PDF ✍ Girl in Translation Author Jean Kwok – Writerscompany.co.uk

Girl in Translation When Kimberly Chang And Her Mother Emigrate From Hong Kong To Brooklyn Squalor, She Begins A Secret Double Life Exceptional Schoolgirl During The Day, Chinatown Sweatshop Worker In The Evenings Disguising The Difficult Truths Of Her Life Like The Staggering Degree Of Her Poverty, The Weight Of Her Family S Future Resting On Her Shoulders, Or Her Secret Love For A Factory Boy Who Shares None Of Her Talent Or Ambition Kimberly Learns To Constantly Translate Not Just Her Language But Also Herself Back And Forth Between The Worlds She Straddles


About the Author: Jean Kwok

Jean Kwok is the New York Times and international bestselling, award winning author of SEARCHING FOR SYLVIE LEE, GIRL IN TRANSLATION and MAMBO IN CHINATOWN Her work has been published in twenty countries and taught in universities, colleges, and high schools across the world An instant New York Times bestseller, SEARCHING FOR SYLVIE LEE was selected by Jenna Bush Hager for the Today Show Book Club, Emma Roberts for the Belletrist Book Club, Oprah Winfrey for her summer reading list and called this summer s book club sensation by Entertainment Weekly Jean has been selected for numerous honors, including the American Library Association Alex Award, the Chinese American Librarians Association Best Book Award, and the Sunday Times EFG Short Story Award international shortlist She is trilingual, fluent in Dutch, Chinese, and English, and studied Latin for seven years Jean immigrated from Hong Kong to Brooklyn when she was five and worked in a Chinatown clothing factory for much of her childhood She received her bachelor s degree from Harvard and completed an MFA in fiction at Columbia University She currently lives in the Netherlands with her husband, two boys and three cats Learnabout Jean here www.jeankwok.comhttps www.facebook.com JeanKwokAuthor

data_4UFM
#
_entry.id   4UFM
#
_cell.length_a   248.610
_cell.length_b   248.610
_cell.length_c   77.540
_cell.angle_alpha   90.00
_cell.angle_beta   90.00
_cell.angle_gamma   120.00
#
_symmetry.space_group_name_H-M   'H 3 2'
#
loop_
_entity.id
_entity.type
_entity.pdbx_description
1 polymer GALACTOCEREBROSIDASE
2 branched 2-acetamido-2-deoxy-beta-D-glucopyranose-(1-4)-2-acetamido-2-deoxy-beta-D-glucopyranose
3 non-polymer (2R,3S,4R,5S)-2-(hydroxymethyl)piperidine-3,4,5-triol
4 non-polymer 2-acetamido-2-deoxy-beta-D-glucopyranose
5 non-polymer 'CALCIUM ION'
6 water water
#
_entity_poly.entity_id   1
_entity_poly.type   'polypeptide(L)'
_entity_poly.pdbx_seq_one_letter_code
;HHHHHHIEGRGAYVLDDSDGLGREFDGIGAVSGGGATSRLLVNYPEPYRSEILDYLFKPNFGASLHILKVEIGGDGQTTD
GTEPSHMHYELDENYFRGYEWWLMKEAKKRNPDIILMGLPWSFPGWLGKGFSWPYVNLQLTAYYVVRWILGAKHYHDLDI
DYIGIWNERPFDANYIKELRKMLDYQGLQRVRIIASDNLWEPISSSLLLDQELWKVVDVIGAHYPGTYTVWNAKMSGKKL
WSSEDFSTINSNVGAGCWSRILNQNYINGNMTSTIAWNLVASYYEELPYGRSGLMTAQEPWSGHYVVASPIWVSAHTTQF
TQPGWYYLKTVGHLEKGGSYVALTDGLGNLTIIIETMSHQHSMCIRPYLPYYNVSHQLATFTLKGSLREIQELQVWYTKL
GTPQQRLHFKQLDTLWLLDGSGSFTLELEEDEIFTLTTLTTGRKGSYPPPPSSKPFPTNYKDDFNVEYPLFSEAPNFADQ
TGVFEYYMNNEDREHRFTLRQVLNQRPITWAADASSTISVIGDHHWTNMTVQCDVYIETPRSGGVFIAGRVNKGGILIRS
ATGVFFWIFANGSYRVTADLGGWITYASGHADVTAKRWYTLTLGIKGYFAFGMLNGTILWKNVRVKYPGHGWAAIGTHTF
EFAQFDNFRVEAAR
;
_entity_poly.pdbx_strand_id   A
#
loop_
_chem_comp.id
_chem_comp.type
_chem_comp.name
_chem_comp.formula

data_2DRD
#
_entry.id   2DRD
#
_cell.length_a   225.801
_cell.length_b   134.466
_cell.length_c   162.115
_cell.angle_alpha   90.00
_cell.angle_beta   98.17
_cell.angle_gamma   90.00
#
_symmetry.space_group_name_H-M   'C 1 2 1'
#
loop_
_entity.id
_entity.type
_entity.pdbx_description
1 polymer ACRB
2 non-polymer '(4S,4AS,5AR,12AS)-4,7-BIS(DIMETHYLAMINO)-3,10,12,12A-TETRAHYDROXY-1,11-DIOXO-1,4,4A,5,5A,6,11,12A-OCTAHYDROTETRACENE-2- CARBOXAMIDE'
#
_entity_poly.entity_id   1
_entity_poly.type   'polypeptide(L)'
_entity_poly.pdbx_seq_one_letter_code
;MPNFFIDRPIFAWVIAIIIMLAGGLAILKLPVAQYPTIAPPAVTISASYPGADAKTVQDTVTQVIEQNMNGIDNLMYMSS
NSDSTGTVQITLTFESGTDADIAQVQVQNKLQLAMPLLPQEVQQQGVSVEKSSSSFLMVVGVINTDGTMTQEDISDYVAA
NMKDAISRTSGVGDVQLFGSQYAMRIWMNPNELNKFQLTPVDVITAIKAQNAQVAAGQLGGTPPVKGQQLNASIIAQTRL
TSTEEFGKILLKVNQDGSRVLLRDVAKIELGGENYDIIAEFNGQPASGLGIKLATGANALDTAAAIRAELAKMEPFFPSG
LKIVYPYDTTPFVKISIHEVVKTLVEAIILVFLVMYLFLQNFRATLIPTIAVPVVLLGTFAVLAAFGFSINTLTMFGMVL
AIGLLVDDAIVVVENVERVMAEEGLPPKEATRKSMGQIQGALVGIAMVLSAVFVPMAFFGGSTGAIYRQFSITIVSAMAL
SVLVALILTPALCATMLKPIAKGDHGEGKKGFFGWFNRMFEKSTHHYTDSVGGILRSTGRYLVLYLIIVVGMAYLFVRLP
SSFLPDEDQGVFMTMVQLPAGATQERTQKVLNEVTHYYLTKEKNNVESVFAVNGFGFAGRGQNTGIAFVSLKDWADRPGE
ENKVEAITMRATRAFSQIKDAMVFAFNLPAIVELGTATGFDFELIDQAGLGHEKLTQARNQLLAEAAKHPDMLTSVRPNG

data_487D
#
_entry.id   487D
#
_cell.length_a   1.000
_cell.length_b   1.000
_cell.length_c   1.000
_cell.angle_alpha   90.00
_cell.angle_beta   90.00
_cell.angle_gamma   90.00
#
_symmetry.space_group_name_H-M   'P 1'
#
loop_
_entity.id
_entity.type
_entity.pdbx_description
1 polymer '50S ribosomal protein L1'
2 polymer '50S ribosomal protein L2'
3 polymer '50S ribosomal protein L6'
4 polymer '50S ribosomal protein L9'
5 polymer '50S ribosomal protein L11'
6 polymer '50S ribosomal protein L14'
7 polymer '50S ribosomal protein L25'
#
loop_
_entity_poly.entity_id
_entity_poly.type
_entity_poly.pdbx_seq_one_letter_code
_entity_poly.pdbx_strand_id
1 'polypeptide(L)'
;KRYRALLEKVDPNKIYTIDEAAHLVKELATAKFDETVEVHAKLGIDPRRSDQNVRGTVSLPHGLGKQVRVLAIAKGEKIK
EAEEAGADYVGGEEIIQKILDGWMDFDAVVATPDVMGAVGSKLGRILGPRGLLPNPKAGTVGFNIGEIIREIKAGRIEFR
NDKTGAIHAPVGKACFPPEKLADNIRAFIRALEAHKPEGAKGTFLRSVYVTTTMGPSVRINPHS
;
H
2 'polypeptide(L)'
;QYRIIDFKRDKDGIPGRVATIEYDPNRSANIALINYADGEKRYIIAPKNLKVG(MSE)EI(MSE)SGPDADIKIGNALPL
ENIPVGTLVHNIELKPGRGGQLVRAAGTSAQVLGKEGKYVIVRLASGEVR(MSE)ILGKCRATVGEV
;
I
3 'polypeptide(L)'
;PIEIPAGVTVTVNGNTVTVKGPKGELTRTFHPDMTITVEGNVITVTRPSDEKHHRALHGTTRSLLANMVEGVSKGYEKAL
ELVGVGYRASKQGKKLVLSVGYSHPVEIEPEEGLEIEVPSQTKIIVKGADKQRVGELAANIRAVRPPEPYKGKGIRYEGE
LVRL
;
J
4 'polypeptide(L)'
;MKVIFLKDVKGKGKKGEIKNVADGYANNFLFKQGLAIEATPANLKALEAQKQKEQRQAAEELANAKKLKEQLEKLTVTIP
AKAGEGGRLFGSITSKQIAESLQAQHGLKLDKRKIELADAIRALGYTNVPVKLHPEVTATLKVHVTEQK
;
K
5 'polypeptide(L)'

10 thoughts on “Girl in Translation

  1. says:

    You probably don t want to listen to my rating, because I m just a bit biased However, I d like to thank everyone who s posted here Whether you love the book or hate it doesn t matter, I m just glad you ve taken the time to read it.


  2. says:

    I ve never read a book that describedaccurately what it is like to be an Asian American immigrant.It s like Ms Kwok took pieces of my own experience growing up in a cockroach infested apartment with parents scraping by by working multiple men


  3. says:

    4.5 I read Girl in Translation by Jean Kwok at a time when I read little fiction I found the book at one of my favorite places the check out counter at the library and grabbed it because of its vivid colored cover In this debut novel, Kwok tells the


  4. says:

    I m very hesitant to review this book, mostly because I m not quite sure how to put to words what it is that reading this has made me feel.It is at once both very familiar, and yet completely foreign The Cantonese, the way that the author translates the sl


  5. says:

    This was such a delightful read that I put off all the other things I was supposed to be doing today and read it in one sitting It is Saturday after all and I think I deserved a treat It is a wonderful tale of a Chinese mother and daughter who migrate to America


  6. says:

    Somehow, I managed to finish this book, though I complained about it the entire time I know, my own fault, I should have shut up or stopped reading it I could not understand the rave reviews about it and couldn t fathom that people had read the same book that I was read


  7. says:

    I ve been in a really weird place with books lately Over the past weeks I ve read a lot of books and so far no one has been affective enough to motivate me to go raving I m on what you can refer to as the eternal hunt But what can I say I read Girl in Translation after reading


  8. says:

    3.5 5 stars rounded up There s a Chinese saying that the fates are winds that blow through our lives from every angle, urging us along the paths of time Those who are strong willed may fight the storm and possibly choose their own road, while the weak must go where they are blown I s


  9. says:

    I see I m against the grain here, but I was not into this book AT ALL I read it for my Kinshasa book club if not for that I would have stopped halfway through The story is the most average, unsurprising coming of age tale I have ever read The fact that the girl grows up working in a sweat s


  10. says:

    Remember the popular song in the 90s, It s a Hard Knock Life That song kept popping into my head as I read this novel For Kimberly, a Chinese immigrant residing in the slums of Brooklyn, it s a hard knock life indeed Her mother and her come from Hong Kong when Kimberly is approximately eleven year


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